The New Women's Scholarship: Different Questions, Different Approaches, Different Conclusions
In studying women, it is important to study "worlds," not "rules" . . . researchers should use an inductive exploration of the symbolic world of the women . . . a phenomenological approach to probe the private sphere in which much of the female experience is defined.
Diane Beeson ( 1975)
When I first came in you didn't think you'd made any decisions--now you think you've made them all!
Interviewer to eighty-three-year-old respondent, 1990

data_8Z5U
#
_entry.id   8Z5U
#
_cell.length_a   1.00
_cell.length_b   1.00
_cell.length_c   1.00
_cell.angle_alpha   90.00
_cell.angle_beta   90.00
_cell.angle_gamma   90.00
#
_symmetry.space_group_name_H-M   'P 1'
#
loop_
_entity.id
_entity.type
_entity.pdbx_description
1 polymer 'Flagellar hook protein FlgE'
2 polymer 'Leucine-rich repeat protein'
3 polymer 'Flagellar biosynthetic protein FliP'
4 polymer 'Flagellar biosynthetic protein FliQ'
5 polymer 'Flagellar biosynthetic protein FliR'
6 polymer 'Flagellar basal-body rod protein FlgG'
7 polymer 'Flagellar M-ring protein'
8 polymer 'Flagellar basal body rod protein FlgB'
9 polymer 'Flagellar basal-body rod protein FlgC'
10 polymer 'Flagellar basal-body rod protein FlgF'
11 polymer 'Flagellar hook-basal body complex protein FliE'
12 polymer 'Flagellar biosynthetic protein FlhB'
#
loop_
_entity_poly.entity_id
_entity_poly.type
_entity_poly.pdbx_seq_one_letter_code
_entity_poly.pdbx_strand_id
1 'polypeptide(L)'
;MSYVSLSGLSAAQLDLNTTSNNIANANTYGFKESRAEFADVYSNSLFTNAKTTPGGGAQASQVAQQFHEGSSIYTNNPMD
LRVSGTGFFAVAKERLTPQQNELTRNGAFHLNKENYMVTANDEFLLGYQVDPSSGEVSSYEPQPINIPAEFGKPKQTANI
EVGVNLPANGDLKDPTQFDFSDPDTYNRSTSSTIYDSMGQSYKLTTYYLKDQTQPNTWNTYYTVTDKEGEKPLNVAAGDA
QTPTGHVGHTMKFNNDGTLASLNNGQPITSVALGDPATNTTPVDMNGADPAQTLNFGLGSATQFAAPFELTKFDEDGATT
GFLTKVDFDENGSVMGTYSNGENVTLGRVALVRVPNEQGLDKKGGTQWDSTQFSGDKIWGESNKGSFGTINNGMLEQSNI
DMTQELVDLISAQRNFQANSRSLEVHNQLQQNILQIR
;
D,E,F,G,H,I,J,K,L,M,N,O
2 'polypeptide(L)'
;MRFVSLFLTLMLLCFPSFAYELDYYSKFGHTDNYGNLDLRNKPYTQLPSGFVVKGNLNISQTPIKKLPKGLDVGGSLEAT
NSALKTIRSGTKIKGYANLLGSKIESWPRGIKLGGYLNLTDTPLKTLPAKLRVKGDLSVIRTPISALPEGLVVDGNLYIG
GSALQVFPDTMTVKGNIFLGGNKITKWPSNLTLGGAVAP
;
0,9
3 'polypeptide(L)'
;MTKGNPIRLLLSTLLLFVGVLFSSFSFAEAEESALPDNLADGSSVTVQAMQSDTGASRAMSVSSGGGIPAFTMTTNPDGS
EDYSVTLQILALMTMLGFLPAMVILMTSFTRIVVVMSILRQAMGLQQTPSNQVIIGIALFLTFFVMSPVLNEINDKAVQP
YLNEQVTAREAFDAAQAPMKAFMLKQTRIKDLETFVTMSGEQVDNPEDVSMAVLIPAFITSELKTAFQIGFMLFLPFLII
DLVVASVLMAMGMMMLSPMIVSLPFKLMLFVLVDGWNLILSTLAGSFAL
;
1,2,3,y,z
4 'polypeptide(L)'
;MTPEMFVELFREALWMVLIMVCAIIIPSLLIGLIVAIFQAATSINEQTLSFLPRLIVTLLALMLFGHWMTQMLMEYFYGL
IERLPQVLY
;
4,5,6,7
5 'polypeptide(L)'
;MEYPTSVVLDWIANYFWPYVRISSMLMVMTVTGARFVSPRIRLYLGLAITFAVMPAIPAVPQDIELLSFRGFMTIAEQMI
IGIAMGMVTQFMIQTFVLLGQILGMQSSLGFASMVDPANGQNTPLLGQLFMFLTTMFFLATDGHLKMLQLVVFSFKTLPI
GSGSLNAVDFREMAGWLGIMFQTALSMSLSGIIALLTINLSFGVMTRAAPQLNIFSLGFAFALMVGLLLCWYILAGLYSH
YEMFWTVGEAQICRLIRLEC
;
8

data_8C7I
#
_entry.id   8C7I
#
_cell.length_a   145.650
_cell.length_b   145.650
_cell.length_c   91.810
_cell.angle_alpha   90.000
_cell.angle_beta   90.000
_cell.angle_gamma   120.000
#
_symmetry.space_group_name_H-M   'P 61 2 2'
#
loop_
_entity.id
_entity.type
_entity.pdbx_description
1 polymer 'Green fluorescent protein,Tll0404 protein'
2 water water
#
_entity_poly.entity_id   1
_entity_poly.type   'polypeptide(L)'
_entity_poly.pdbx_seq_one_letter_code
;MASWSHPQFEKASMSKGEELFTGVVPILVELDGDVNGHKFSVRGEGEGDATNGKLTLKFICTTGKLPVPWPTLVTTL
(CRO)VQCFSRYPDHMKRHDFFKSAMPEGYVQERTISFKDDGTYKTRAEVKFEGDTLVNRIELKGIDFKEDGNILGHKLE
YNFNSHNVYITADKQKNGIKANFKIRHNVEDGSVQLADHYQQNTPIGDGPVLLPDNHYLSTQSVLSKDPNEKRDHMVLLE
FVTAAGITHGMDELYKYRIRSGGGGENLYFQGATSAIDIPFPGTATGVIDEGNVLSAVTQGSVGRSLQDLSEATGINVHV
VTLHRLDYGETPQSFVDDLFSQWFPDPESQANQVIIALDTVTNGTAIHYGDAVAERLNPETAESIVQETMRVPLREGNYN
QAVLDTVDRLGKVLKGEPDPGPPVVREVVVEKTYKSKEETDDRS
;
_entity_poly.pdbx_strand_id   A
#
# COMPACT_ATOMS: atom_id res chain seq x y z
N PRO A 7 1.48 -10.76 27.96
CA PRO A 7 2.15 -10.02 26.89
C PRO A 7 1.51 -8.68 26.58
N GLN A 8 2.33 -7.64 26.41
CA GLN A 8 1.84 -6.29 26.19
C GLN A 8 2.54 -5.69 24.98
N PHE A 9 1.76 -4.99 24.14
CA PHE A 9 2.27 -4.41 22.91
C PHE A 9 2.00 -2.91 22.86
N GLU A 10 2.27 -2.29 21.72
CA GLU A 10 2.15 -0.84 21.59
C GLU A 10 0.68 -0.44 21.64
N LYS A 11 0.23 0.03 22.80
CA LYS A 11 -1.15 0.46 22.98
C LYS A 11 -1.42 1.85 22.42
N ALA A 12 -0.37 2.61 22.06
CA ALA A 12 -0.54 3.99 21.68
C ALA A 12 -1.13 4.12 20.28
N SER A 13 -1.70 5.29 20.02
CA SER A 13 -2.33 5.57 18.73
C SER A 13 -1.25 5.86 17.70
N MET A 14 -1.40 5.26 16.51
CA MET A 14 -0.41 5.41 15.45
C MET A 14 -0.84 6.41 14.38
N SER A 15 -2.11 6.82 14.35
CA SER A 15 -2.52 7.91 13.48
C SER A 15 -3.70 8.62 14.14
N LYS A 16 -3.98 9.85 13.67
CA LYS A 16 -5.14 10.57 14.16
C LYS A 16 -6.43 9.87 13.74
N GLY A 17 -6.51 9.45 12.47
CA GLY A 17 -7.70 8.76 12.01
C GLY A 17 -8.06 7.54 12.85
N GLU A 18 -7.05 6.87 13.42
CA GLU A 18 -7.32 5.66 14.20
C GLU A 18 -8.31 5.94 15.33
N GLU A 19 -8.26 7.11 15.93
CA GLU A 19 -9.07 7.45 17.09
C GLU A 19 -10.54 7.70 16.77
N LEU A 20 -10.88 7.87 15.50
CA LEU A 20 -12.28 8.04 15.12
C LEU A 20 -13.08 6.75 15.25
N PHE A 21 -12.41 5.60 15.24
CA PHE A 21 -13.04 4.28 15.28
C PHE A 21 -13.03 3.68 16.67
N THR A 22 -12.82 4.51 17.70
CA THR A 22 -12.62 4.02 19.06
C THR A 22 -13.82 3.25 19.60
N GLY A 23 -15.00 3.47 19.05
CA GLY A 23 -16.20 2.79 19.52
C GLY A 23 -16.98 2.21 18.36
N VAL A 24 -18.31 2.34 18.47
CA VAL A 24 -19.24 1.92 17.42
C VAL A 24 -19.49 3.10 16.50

I applied unsuccessfully for a Fulbright Award to teach at University College, Dublin ( UCD), and to do a study of Irish women and decision- making. However, in the process of doing the background work for the Fulbright proposal, I became enamored of the style of the great Irish women patriots and feminists, both historical and current ( Levenson and Natterstad 1986; McCarthy 1979; MacCurtain 1979; MacCurtain and O'Corrain 1979; Manning 1979; Murphy and McCafferty 1986; O'Corrain 1979; O'Dowd 1987; O'Hare and O'Connor 1987; Robinson 1979, 1988; Smyth 1988; Tuathaigh 1979; Ward 1983). I revelled in stories of Anna Parnell and her sisters, who so ably and elegantly advanced the "Ladies" Land League while brother Charles and friends were in prison, and who were so summarily dismissed from power in the Land League, and churlishly